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TitleWilliam Wines Phelps
Publication TypeBook Chapter
Year of Publication2021
AuthorsBlack, Susan Easton
Book TitleRestoration Voices: Volume 1: People of the Doctrine and Covenants
PublisherBook of Mormon Central
CitySpringville, UT

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William, a newspaperman in Ontario, New York, purchased a Book of Mormon on April 9, 1830, from Parley P. Pratt. He stayed up all night comparing the Book of Mormon text with verses in the Bible. The next morning he declared, “I am going to join that church; I am convinced that it is true.”[1] In a letter to Oliver Cowdery printed in the Messenger and Advocate, William wrote of feeling joy by reading the Book of Mormon: “From the first time I read this volume of volumes, even till now, I have been struck with a kind of sacred joy at its title page. . . . What a wonderful volume!”[2]

In May 1831 William wrote his valedictory editorial in the Ontario Phoenix and moved on to Kirtland, hoping to share his publishing talents with the Church. In Independence, Missouri, the Prophet Joseph received a revelation directing William to “be planted in this place, and be established as a printer unto the church” (D&C 57:11). William printed the first newspaper of the Church, The Evening and the Morning Star.

In July 1833 a mob destroyed his printing office in Independence. William offered himself as a ransom, being willing to be scourged or put to death if the mob would cease their destruction of property. His offer was rejected. William and his family were driven out of Independence.

William journeyed to Kirtland to speak with Church leaders about problems faced in Independence. While there, he helped prepare the 1835 edition of the Doctrine and Covenants and the first Church hymnbook. In addition, he served as a scribe to Joseph Smith as he dictated the writings of Abraham. At the Kirtland Temple dedication in March 1836, his hymns were sung, including “The Spirit of God Like a Fire Is Burning.” He saw heavenly personages in the upper story of the temple.

After the dedication, William returned to Missouri with Church funds to purchase land in Far West. Irregularities in the purchase revealed that he and John Whitmer personally profited from the transaction. On November 1, 1837, the Lord revealed to Joseph Smith, “John Whitmer and William W. Phelps have done those things which are not pleasing in my sight” (D&C 125:1). In March 1839 the two men were excommunicated. William became a bitter enemy of the Prophet.

By 1840 he felt remorse over his sentiments and actions and wrote to Joseph, “I am as the prodigal son, though I never doubted or disbelieved the fulness of the Gospel. I have been greatly abused and humbled. . . . I have done wrong and I am sorry. The beam is in my own eye. I have not walked along with my friends according to my holy anointing.”[3] Joseph replied to William,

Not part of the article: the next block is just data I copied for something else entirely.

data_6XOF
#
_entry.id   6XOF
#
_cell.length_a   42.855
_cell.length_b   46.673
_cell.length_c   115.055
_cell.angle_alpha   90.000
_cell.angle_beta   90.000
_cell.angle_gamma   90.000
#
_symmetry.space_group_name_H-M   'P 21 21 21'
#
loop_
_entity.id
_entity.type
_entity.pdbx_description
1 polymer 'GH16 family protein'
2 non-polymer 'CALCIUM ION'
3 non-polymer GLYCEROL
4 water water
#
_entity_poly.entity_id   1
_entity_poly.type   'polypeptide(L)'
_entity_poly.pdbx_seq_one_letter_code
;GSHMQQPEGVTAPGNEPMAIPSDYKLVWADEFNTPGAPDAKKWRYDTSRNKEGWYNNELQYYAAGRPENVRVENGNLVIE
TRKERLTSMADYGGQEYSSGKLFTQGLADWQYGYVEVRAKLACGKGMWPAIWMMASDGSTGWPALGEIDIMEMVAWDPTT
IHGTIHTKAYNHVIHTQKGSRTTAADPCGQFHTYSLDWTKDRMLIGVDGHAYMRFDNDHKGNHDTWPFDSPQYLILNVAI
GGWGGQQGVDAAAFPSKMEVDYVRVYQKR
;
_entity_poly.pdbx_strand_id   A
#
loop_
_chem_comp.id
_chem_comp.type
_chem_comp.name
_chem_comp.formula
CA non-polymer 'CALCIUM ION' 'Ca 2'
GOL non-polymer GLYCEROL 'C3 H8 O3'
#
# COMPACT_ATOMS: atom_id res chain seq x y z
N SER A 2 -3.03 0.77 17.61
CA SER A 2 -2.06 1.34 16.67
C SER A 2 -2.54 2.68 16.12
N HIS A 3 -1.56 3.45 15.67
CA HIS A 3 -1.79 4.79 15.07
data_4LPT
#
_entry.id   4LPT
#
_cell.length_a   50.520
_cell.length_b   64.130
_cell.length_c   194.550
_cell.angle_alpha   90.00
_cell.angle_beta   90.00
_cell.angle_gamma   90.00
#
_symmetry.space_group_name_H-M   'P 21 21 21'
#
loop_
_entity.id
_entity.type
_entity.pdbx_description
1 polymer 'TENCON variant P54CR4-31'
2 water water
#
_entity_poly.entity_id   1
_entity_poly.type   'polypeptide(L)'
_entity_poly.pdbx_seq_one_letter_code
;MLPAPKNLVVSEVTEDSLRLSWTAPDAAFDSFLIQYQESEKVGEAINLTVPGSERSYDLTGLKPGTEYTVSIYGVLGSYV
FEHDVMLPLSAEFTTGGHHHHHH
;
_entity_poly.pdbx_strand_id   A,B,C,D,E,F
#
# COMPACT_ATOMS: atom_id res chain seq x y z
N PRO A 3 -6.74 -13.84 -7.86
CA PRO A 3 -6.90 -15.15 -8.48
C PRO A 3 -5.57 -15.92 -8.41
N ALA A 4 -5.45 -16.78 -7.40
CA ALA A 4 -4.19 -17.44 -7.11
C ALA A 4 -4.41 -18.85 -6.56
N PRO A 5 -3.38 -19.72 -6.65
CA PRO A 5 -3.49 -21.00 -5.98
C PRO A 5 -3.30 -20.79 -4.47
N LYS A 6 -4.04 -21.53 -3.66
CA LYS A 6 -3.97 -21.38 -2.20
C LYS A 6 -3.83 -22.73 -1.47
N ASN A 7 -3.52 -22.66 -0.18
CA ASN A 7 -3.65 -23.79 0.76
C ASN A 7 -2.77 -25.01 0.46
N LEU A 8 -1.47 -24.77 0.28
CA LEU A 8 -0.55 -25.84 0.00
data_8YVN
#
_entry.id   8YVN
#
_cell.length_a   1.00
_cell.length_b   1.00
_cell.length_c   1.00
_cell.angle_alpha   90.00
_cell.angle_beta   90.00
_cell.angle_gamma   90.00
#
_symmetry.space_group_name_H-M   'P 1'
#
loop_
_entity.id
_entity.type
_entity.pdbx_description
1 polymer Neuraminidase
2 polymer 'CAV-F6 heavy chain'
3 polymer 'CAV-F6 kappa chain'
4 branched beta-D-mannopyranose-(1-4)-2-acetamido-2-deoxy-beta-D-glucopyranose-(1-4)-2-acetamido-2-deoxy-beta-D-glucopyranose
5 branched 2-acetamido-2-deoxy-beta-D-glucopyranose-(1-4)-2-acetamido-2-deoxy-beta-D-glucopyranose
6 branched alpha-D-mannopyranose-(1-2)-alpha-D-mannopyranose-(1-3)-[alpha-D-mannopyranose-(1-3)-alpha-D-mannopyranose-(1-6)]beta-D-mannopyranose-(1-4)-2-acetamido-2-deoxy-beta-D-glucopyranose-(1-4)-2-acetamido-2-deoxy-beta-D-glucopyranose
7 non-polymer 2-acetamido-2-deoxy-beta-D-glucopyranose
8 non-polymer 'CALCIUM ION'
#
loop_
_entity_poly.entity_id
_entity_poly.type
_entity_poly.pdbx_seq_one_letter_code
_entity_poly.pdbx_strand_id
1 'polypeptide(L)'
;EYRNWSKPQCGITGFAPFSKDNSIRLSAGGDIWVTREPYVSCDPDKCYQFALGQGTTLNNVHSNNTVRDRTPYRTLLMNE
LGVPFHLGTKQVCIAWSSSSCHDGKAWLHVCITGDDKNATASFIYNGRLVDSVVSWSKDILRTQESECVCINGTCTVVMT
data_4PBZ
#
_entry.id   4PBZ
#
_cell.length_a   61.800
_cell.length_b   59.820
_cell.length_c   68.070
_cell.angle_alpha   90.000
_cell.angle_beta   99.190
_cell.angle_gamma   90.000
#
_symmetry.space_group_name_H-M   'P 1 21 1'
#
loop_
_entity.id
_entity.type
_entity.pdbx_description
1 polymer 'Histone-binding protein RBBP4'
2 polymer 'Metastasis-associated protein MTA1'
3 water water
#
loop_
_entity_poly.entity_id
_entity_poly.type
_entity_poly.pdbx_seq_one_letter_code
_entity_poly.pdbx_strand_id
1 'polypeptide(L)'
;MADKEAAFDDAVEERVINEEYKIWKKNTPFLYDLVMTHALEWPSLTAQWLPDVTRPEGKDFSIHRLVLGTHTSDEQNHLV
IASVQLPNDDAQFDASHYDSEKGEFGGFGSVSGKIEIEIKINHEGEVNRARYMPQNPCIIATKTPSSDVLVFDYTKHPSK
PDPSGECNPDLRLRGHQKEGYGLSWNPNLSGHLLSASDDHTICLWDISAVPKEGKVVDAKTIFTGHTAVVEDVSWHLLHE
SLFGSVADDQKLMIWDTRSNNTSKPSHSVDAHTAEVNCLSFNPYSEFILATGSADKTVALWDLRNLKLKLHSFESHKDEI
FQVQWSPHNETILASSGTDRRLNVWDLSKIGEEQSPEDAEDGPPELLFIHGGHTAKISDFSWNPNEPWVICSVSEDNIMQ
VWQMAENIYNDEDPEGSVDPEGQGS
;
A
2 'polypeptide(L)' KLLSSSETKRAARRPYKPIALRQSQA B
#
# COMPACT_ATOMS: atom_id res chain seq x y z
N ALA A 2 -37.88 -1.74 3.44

It is true, that we have suffered much in consequence of your behavior—the cup of gall, already full enough for mortals to drink, was indeed filled to overflowing when you turned against us. Had it been an enemy, we could have borne it. . . . Come on, dear brother, since the war is past, for friends at first, are friends again at last.[4]

The breach between the Prophet Joseph and William W. Phelps mended quickly. By 1844 William was serving on the Nauvoo City Council. He was with the Prophet Joseph and his brother Hyrum as they journeyed to Carthage on June 24, 1844. He visited with them on the morning of June 27th in Carthage Jail.

Following the martyrdom, William expressed a willingness to follow the Twelve:

We have hitherto walked by sight, and if a man wanted to know anything he had only to go to Brother Joseph. Joseph has gone, but he has not left us comfortless. . . . If you want to do right, uphold the Twelve. . . . I will sustain the Twelve as long as I have breath.[5]

William joined the Latter-day Saint exodus from Nauvoo to Iowa Territory. He then crossed the plains to reach the Salt Lake Valley. In the valley he served as a member of the constitutional convention, speaker of the House of Representatives, and on the University of Deseret board of regents.

William died in March 1872 at age 80.

[1] Walter Dean Bowen, “The Versatile W. W. Phelps—Mormon Writer, Educator, Pioneer,” M.S. thesis, Brigham Young University, August 1958, 23.

[2] “Letter of William W. Phelps to Oliver Cowdery,” Messenger and Advocate 1 (February 1835): 177.

[3] Letter from William W. Phelps with Appended Letter from Orson Hyde and John E. Page, 29 June 1840. Joseph Smith Papers.

[4] History, 1838–1856, volume C-1, [2 November 1838–31 July 1842]. Joseph Smith Papers.

[5] History, 1838–1856, volume F-1, [1 May 1844–8 August 1844]. Joseph Smith Papers.




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